I first learned of the Benton MacKaye Trail in 2016 while hiking the Appalachian Trail. After I returned home from my AT thru-hike, I decided I was going to hike it, at some point in the future. It became one of the trails I was considering hiking in 2017, and in January of that year, I got a guidebook and maps from the Benton MacKaye Trail Association.
After putting together a preliminary itinerary, I was probably a week or two away from deciding to hike it in Spring 2017, when I got a job offer, and a springtime hike became impractical. Hiking plans for that year got pushed to the summer, and not wanting to hike in Georgia in the summer, I wound up on the Long Trail instead. With the Pacific Crest Trail scheduled for 2018, that put the BMT on the radar for 2019 — and this time, I scheduled my work so I’d be able to do a springtime hike.
As with the Long Trail, I put together a hike plan about 13.5 miles/day, knowing I’d be out of trail shape and wanting a (relatively) more leisurely pace so I could enjoy the trail. That hike plan included a mail drop or two in an attempt to limit time spent off-trail. That hike plan then set untouched for almost two years, when I revisited it after returning from the PCT.
While on the PCT, I picked up a new partner, CareFree, from Germany. She had already decided to hike the Continental Divide Trail with me in 2020 (which is still the plan!), and so I was very happy to have her join my BMT hike.
Together, we (by which I mean, mostly CareFree) went through the BMTA’s guidebook (updated this year) and Guthook guides and made some changes to my original plan, eliminating the mail drops, and adding a bad-weather option through the Smokies that adds an extra town stop, just in case.
As February passed and deadlines for my work projects clarified, we set April 15 as our start date. In late March, we committed to that date, purchasing Amtrak tickets from DC to Gainesville, GA. My friends Andrew and Monica, who helped with transport for AT and LT, again offered their assistance in getting from my house to the train station. And my friend Michael, who graciously gave me a ride from Gainesville to Amicalola Falls State Park for the AT, again agreed to give the two of us a ride to the trail. So tomorrow, we’ll be starting off in good hands.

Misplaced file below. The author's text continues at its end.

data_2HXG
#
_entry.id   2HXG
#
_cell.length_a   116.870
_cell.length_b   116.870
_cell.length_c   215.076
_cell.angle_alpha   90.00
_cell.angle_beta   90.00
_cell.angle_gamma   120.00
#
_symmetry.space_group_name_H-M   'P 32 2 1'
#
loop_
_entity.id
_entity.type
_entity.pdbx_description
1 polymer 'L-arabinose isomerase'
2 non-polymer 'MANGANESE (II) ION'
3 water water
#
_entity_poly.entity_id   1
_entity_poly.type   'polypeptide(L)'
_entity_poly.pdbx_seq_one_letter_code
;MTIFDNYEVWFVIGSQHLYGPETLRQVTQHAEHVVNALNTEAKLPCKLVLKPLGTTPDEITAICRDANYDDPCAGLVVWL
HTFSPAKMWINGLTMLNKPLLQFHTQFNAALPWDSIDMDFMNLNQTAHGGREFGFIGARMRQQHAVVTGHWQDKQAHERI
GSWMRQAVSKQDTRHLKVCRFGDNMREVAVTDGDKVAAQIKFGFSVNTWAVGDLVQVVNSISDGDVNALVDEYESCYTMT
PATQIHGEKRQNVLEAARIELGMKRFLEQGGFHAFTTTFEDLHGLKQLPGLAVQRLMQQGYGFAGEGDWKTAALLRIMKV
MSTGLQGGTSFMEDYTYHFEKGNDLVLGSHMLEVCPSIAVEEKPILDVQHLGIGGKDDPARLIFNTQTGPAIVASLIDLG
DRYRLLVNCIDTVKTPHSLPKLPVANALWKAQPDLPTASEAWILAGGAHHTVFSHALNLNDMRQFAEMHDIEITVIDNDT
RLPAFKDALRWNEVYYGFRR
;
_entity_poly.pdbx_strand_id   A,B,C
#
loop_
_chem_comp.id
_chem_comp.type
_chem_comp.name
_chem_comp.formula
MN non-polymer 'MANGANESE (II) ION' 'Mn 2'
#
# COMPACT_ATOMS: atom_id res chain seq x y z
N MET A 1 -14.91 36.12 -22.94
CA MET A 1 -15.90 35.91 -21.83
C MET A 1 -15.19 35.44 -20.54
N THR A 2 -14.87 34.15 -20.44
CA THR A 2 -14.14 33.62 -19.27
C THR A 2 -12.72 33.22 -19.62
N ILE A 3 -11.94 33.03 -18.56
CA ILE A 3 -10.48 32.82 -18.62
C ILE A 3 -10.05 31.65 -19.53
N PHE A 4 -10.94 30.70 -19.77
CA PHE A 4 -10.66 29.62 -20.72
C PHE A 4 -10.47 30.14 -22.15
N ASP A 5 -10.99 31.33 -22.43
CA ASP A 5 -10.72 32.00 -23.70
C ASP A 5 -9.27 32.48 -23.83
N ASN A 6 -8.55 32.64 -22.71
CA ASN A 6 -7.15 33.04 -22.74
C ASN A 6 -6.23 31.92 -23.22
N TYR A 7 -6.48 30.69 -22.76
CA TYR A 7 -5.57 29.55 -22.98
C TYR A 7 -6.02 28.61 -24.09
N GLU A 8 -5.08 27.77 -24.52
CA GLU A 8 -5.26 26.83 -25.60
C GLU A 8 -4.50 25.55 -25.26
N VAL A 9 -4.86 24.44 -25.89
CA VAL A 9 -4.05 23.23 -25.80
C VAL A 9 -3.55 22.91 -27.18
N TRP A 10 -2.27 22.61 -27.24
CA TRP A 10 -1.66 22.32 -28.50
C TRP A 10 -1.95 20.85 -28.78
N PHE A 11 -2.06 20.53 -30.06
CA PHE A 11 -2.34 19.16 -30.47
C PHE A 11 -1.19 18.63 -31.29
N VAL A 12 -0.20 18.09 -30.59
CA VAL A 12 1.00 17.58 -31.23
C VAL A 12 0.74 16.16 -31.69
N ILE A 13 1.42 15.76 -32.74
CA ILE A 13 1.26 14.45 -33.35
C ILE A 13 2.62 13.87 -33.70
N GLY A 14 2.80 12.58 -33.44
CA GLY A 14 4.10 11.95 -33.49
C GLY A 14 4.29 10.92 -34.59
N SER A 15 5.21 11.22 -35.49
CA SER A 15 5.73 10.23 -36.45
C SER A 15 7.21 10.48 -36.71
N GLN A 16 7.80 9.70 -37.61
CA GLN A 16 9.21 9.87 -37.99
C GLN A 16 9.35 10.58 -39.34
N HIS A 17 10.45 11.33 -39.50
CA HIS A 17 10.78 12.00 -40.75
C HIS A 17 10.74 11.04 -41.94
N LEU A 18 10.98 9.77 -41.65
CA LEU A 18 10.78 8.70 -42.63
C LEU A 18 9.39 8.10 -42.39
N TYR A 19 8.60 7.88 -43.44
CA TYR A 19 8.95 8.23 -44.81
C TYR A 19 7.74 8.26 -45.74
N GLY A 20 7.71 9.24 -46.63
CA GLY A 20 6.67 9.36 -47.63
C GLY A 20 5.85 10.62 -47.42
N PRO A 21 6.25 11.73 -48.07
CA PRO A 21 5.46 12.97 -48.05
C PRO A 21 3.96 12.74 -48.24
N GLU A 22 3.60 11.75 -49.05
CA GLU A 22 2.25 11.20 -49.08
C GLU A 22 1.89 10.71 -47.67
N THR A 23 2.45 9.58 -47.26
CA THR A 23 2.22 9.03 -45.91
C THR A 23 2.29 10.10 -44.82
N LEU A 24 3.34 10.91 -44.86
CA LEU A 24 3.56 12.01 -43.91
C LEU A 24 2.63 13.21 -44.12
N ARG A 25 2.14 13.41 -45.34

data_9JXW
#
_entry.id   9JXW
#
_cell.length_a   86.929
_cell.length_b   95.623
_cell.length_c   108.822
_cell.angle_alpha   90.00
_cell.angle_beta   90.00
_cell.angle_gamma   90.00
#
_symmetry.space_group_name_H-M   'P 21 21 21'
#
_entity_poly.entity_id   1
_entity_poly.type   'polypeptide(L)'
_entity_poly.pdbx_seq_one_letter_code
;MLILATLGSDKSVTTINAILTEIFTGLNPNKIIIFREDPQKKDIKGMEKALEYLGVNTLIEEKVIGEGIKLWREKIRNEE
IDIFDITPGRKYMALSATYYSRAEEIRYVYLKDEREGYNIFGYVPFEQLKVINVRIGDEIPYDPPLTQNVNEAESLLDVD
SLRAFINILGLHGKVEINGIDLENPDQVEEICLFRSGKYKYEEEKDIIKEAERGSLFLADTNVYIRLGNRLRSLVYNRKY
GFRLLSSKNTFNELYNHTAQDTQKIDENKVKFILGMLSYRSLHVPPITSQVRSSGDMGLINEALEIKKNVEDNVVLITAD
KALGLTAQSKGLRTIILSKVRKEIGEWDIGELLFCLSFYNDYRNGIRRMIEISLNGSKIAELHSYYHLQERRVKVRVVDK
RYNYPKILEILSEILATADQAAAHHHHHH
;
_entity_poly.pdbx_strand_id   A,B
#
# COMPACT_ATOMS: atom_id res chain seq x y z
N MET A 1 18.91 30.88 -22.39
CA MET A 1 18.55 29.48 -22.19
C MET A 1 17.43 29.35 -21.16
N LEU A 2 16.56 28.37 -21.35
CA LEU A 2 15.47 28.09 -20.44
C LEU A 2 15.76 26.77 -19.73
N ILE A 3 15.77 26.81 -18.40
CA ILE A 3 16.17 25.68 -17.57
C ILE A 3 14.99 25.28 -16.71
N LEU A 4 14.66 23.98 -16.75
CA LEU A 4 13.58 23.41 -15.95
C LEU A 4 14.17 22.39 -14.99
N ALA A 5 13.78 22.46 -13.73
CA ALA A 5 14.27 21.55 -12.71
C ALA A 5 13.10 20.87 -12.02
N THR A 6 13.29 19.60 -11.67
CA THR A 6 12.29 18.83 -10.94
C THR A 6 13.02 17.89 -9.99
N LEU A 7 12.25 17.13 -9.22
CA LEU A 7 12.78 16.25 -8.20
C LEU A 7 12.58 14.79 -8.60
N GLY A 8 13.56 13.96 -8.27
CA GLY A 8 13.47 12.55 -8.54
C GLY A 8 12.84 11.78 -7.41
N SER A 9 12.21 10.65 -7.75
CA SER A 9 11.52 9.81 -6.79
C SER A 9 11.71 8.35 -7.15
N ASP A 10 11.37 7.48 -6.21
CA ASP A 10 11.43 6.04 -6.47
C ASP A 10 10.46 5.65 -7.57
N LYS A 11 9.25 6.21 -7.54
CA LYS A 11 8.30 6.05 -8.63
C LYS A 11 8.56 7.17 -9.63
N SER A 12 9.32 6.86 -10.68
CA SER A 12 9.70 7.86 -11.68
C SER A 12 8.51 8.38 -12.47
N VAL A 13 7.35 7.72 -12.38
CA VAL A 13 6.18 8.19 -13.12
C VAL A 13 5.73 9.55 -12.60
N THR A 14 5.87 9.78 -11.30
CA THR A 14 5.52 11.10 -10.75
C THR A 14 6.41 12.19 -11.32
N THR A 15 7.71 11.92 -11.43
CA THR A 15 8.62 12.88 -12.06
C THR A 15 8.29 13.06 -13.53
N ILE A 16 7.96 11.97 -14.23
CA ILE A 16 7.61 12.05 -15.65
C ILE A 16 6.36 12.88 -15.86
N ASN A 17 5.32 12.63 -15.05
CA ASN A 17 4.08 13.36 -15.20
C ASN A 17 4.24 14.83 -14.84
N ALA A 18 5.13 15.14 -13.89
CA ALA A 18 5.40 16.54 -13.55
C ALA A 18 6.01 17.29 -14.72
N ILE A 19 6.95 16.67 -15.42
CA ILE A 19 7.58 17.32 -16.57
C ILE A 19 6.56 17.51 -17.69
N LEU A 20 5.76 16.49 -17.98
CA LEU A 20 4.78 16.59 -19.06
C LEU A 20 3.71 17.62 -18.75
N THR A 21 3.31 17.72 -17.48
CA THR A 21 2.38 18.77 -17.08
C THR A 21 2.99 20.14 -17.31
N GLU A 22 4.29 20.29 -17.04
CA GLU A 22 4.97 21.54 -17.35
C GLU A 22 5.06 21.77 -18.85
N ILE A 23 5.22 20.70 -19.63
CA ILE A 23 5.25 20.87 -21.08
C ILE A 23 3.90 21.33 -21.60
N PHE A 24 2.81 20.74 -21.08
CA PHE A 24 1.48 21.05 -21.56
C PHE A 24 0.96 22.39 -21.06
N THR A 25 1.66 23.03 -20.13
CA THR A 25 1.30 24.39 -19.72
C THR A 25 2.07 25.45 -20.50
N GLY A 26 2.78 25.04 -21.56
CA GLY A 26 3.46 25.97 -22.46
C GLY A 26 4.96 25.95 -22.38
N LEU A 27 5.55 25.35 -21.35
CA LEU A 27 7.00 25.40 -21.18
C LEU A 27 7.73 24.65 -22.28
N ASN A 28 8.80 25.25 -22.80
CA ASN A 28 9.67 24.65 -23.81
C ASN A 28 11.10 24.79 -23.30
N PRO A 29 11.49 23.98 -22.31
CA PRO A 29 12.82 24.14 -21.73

We currently have no idea how we’re getting back home from the trail, but we’ll figure that out soon enough. It’s never been a problem before, and I don’t expect it to be a problem now.
With three trails and over 5,100 miles under my belt, and no new major gear purchases for this hike, the only gear testing I needed to do was to make sure that my Big Agnes Copper Spur UL2 Tent tent was still leak proof. After setting it up for the first time since day 3 of the Long Trail, patching a few damaged areas (likely caused by the way it was packed when I last used it), and making a trip to Home Depot to buy a garden hose to test for leaks, the now-three-year-old tent passed with flying colors.
All my prior hikes have included a test day-hike with all my gear. Time constraints this time unfortunately prevented me from doing a test hike, but since my pack ought to be a little bit lighter than on the PCT, I’m sure I’ll be fine.
Since CareFree and I will be hiking together, we were able to make one change to reduce our pack weight: we’re sharing one tent, splitting the weight between the two of us. The Copper Spur might not be as light as the Zpacks Duplex I carried on the PCT, but when I only have to carry half a tent, the weight becomes a lot more favorable.
I’m excited for Monday. I’ll get to see a friend I haven’t seen in three years, and start my fourth long-distance trail, my first with a parter. And together, we will about double the distance and time we’ll have hiked together.
Off we go!